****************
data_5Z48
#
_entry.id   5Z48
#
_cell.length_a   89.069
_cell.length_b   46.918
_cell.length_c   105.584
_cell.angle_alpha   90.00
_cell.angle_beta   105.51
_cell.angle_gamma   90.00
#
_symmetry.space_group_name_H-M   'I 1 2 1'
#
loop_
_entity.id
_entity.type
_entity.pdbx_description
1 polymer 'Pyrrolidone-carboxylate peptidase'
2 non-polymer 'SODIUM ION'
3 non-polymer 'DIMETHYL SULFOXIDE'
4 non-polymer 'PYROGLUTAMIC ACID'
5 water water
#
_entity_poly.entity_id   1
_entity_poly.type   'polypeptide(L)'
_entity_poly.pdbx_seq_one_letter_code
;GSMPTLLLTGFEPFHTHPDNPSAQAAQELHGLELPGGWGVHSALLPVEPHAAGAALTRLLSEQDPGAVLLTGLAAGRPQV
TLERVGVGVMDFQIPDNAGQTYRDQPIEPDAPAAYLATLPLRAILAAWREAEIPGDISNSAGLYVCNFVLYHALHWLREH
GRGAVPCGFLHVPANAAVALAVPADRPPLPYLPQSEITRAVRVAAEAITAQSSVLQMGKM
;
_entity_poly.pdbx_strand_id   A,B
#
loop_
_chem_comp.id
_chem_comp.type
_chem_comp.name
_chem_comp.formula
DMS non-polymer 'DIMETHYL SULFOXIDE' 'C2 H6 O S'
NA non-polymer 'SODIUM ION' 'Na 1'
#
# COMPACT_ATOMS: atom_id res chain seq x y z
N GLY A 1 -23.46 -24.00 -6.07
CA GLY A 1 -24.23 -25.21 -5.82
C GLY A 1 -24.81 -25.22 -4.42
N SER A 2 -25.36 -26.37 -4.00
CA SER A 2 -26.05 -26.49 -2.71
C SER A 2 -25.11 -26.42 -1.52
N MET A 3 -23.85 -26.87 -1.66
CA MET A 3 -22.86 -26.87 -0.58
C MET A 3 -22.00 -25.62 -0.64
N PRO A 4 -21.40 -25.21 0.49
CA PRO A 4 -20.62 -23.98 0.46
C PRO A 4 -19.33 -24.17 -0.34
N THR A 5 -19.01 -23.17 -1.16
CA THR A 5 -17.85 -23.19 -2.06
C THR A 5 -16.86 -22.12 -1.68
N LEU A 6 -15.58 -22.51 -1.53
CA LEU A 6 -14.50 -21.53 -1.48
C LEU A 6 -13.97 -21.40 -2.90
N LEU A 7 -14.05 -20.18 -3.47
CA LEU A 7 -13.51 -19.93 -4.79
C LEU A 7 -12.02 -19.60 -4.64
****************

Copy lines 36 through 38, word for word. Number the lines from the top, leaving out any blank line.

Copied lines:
_chem_comp.name
_chem_comp.formula
DMS non-polymer 'DIMETHYL SULFOXIDE' 'C2 H6 O S'